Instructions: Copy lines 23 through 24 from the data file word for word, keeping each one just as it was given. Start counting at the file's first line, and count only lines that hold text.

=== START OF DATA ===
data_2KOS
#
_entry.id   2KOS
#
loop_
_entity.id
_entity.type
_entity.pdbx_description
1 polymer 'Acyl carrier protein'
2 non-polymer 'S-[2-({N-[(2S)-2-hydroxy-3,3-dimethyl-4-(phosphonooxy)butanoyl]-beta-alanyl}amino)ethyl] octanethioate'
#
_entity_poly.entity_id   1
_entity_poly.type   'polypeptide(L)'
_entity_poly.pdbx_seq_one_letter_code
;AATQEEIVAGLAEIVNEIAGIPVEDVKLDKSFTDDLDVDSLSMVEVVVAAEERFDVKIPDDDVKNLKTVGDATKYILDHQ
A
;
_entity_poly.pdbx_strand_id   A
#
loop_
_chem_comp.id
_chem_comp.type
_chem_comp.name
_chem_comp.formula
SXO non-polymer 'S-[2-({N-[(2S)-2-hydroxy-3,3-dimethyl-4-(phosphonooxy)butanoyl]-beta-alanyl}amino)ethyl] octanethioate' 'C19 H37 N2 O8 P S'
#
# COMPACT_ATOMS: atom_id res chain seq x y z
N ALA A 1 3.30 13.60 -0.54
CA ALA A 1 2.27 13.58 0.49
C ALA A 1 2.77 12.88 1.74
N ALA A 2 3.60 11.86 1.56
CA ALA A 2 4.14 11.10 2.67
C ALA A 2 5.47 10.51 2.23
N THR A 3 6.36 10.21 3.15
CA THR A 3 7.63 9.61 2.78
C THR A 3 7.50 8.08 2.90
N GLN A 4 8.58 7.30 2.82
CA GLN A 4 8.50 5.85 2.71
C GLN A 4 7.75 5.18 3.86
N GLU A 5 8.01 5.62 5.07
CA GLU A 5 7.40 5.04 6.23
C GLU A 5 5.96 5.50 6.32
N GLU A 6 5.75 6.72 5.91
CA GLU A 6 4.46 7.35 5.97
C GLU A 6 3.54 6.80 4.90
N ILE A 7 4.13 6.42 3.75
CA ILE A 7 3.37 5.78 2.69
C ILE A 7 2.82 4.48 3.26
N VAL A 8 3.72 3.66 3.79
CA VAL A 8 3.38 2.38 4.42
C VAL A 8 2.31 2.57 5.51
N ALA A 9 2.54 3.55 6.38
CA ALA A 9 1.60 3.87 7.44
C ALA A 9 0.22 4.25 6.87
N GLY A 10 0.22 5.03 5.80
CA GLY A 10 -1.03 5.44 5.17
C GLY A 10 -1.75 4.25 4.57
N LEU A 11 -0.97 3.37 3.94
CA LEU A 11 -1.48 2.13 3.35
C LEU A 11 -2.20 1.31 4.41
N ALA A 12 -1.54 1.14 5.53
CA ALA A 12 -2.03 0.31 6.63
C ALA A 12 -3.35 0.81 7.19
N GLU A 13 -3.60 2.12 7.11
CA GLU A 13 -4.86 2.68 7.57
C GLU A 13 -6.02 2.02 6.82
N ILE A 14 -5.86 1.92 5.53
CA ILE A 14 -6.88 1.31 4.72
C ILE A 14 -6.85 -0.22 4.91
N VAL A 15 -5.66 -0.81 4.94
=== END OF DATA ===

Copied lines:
_chem_comp.name
_chem_comp.formula